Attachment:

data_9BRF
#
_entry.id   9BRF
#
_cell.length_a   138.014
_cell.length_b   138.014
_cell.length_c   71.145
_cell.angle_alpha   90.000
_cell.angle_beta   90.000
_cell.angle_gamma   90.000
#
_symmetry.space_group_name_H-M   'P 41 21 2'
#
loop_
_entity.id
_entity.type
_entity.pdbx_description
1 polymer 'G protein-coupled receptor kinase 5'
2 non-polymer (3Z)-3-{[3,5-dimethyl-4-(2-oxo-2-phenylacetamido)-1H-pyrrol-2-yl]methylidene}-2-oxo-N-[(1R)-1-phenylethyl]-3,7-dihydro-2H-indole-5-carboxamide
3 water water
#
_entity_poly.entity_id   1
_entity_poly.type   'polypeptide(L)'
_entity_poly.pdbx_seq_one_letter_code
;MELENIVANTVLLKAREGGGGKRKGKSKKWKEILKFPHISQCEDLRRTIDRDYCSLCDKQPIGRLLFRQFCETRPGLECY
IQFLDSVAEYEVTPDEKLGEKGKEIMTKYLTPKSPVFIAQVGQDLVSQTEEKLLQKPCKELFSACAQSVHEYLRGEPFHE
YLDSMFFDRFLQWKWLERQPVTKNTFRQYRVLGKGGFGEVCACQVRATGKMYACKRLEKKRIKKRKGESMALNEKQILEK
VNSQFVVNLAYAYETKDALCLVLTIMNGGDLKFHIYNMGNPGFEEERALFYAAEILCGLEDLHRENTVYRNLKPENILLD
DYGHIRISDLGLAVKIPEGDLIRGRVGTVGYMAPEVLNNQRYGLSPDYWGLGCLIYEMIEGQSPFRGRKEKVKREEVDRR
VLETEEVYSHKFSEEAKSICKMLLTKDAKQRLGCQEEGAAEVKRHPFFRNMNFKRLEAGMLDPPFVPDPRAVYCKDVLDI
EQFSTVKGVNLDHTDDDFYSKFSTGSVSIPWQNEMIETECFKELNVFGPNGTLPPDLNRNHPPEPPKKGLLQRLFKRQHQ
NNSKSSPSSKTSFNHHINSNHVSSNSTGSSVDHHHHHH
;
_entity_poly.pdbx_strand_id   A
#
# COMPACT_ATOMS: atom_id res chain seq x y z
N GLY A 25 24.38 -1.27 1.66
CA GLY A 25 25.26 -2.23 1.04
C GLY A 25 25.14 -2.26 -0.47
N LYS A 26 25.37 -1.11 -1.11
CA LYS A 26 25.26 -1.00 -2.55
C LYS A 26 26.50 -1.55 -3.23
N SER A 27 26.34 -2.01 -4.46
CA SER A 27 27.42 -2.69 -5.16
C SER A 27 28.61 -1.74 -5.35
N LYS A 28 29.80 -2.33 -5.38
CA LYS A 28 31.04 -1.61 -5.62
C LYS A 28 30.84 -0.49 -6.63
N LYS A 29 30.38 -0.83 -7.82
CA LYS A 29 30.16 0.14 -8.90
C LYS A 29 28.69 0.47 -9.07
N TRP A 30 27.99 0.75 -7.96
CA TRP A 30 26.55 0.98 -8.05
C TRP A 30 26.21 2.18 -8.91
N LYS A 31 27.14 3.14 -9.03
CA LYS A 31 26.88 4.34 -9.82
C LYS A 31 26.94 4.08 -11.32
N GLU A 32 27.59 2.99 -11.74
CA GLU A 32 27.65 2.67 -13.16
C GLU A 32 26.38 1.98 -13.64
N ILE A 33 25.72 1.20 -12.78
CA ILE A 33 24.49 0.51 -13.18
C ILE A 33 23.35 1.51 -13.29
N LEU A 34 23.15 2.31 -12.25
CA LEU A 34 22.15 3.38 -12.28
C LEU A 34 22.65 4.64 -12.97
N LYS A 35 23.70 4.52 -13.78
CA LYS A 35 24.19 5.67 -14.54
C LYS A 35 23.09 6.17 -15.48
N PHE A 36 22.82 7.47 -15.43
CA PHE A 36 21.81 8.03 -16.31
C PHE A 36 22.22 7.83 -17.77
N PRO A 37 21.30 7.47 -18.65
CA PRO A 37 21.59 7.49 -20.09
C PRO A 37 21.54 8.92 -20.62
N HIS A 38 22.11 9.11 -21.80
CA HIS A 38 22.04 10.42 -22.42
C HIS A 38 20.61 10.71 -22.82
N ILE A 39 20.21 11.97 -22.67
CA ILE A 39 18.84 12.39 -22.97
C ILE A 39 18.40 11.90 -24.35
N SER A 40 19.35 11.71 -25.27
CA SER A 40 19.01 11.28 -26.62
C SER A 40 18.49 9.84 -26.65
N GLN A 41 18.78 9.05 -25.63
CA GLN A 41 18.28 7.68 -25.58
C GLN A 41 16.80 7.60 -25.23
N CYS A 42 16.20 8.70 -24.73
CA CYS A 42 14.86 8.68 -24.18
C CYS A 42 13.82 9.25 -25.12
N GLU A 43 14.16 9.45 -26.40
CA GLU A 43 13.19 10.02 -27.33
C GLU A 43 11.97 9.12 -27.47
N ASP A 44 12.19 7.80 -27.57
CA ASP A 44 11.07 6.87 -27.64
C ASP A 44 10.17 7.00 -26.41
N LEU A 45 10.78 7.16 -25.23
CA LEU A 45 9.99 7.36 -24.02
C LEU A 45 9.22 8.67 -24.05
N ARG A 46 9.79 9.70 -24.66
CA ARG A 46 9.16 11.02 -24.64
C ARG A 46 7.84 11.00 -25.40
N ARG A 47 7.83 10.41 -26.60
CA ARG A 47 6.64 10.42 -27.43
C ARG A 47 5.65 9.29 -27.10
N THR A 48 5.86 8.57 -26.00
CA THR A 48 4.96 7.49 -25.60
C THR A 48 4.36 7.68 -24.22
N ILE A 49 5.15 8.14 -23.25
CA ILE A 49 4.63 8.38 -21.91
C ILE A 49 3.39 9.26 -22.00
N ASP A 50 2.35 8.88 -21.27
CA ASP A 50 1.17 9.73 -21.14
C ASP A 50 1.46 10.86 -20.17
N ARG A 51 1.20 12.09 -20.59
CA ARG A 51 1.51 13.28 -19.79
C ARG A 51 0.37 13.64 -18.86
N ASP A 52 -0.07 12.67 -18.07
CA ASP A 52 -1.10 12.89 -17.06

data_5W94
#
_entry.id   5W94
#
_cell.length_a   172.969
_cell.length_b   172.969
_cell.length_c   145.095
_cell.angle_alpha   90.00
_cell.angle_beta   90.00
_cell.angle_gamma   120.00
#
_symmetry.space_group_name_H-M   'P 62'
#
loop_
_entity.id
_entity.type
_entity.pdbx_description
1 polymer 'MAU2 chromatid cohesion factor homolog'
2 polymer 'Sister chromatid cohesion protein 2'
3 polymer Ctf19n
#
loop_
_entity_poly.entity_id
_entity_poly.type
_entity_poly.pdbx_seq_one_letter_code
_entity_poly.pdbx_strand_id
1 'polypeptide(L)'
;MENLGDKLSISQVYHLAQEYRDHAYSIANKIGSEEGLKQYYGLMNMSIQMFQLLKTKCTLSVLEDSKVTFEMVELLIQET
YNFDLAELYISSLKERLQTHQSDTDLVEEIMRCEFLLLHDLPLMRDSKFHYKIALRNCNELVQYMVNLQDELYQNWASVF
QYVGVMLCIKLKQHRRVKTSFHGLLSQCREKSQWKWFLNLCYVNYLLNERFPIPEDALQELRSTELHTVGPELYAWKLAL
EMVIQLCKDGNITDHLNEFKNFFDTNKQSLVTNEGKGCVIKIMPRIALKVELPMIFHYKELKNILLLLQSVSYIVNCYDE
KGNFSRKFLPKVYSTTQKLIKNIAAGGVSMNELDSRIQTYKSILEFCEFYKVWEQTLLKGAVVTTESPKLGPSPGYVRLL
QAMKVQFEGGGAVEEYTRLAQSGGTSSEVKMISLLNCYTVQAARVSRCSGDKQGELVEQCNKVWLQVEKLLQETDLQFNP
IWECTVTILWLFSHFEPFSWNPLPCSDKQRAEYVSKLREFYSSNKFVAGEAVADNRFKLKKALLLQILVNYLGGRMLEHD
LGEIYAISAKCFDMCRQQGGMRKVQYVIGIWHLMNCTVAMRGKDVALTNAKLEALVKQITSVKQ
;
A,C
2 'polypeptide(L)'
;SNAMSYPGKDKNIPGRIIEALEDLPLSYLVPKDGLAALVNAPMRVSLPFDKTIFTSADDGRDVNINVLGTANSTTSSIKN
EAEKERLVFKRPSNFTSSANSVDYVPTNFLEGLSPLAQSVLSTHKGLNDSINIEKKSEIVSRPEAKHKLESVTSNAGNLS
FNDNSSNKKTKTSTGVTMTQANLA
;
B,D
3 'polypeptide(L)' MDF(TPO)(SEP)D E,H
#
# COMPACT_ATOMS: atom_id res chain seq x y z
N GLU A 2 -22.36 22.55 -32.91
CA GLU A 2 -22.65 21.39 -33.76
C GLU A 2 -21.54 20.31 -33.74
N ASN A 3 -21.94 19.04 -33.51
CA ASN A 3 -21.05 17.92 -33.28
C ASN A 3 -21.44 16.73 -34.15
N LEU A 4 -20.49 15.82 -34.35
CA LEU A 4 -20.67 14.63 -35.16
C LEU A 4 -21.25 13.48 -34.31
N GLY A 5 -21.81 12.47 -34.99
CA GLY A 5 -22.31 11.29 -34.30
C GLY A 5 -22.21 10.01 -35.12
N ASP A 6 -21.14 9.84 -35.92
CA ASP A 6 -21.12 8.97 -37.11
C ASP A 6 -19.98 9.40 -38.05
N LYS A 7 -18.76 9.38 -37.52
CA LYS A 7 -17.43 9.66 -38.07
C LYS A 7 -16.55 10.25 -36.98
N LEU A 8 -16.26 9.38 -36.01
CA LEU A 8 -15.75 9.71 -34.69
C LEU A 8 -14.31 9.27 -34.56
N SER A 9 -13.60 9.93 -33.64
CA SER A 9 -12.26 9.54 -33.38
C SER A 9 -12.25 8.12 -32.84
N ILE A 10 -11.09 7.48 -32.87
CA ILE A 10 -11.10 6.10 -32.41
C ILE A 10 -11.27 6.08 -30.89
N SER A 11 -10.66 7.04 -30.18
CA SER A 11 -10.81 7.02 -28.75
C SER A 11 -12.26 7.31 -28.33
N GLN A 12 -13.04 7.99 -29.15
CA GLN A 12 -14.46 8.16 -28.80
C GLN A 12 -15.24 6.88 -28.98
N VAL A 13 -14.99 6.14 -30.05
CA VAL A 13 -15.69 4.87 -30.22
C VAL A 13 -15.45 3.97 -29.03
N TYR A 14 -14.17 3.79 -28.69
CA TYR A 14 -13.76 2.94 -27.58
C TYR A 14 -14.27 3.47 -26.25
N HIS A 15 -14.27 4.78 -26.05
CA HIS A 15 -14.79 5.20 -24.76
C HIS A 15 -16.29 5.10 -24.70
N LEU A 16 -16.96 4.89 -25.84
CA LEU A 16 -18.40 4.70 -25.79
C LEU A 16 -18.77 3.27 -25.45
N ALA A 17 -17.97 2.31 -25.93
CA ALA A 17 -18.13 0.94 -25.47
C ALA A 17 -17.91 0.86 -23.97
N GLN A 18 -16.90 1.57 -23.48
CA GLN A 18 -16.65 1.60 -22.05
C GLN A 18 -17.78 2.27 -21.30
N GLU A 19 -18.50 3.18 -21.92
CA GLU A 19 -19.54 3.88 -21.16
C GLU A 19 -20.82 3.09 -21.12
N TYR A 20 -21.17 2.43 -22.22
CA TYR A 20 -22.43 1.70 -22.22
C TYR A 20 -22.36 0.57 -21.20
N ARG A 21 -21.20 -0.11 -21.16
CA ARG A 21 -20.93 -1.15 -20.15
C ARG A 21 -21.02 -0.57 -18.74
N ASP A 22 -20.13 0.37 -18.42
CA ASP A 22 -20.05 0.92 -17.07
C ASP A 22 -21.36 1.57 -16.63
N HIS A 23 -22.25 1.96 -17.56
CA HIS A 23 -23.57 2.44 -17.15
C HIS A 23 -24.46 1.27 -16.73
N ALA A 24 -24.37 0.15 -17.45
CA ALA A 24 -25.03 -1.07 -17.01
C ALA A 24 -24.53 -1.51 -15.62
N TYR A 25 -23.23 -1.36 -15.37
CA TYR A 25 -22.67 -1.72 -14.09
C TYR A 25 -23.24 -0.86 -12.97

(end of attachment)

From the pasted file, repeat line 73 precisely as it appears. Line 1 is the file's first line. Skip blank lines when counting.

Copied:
N PRO A 37 21.30 7.47 -18.65